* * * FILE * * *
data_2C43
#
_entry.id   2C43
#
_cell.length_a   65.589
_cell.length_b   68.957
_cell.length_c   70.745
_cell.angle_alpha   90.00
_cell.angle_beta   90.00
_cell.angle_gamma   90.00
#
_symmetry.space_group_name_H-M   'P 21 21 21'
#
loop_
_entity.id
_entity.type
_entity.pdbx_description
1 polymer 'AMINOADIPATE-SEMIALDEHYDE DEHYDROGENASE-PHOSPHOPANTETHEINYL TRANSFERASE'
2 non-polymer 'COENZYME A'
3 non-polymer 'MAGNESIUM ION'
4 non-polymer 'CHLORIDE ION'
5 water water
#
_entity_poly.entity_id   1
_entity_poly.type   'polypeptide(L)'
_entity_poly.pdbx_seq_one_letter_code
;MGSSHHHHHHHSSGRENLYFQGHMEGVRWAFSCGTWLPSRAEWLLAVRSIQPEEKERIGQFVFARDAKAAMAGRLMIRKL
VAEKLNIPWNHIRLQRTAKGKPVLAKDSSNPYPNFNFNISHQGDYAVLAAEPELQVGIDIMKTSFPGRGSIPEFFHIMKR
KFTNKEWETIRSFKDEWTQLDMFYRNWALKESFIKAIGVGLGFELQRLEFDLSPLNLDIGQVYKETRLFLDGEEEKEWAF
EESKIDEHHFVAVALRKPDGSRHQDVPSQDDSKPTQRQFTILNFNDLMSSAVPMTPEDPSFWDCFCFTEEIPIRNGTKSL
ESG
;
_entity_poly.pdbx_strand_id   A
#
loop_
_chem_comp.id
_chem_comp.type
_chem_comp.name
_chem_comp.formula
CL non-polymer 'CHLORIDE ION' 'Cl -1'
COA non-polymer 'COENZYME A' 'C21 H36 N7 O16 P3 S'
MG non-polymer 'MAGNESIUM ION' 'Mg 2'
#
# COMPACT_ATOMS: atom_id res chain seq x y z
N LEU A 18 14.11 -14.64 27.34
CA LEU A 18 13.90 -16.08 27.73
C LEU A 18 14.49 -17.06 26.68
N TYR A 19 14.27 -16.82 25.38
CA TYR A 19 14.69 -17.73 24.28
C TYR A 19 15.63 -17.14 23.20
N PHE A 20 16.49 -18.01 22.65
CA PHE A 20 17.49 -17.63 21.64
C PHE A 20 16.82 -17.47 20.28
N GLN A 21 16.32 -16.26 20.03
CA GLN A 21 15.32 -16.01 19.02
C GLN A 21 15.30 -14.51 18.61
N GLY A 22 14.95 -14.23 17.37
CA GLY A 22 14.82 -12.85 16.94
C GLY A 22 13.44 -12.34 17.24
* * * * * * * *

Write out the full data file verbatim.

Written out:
data_2C43
#
_entry.id   2C43
#
_cell.length_a   65.589
_cell.length_b   68.957
_cell.length_c   70.745
_cell.angle_alpha   90.00
_cell.angle_beta   90.00
_cell.angle_gamma   90.00
#
_symmetry.space_group_name_H-M   'P 21 21 21'
#
loop_
_entity.id
_entity.type
_entity.pdbx_description
1 polymer 'AMINOADIPATE-SEMIALDEHYDE DEHYDROGENASE-PHOSPHOPANTETHEINYL TRANSFERASE'
2 non-polymer 'COENZYME A'
3 non-polymer 'MAGNESIUM ION'
4 non-polymer 'CHLORIDE ION'
5 water water
#
_entity_poly.entity_id   1
_entity_poly.type   'polypeptide(L)'
_entity_poly.pdbx_seq_one_letter_code
;MGSSHHHHHHHSSGRENLYFQGHMEGVRWAFSCGTWLPSRAEWLLAVRSIQPEEKERIGQFVFARDAKAAMAGRLMIRKL
VAEKLNIPWNHIRLQRTAKGKPVLAKDSSNPYPNFNFNISHQGDYAVLAAEPELQVGIDIMKTSFPGRGSIPEFFHIMKR
KFTNKEWETIRSFKDEWTQLDMFYRNWALKESFIKAIGVGLGFELQRLEFDLSPLNLDIGQVYKETRLFLDGEEEKEWAF
EESKIDEHHFVAVALRKPDGSRHQDVPSQDDSKPTQRQFTILNFNDLMSSAVPMTPEDPSFWDCFCFTEEIPIRNGTKSL
ESG
;
_entity_poly.pdbx_strand_id   A
#
loop_
_chem_comp.id
_chem_comp.type
_chem_comp.name
_chem_comp.formula
CL non-polymer 'CHLORIDE ION' 'Cl -1'
COA non-polymer 'COENZYME A' 'C21 H36 N7 O16 P3 S'
MG non-polymer 'MAGNESIUM ION' 'Mg 2'
#
# COMPACT_ATOMS: atom_id res chain seq x y z
N LEU A 18 14.11 -14.64 27.34
CA LEU A 18 13.90 -16.08 27.73
C LEU A 18 14.49 -17.06 26.68
N TYR A 19 14.27 -16.82 25.38
CA TYR A 19 14.69 -17.73 24.28
C TYR A 19 15.63 -17.14 23.20
N PHE A 20 16.49 -18.01 22.65
CA PHE A 20 17.49 -17.63 21.64
C PHE A 20 16.82 -17.47 20.28
N GLN A 21 16.32 -16.26 20.03
CA GLN A 21 15.32 -16.01 19.02
C GLN A 21 15.30 -14.51 18.61
N GLY A 22 14.95 -14.23 17.37
CA GLY A 22 14.82 -12.85 16.94
C GLY A 22 13.44 -12.34 17.24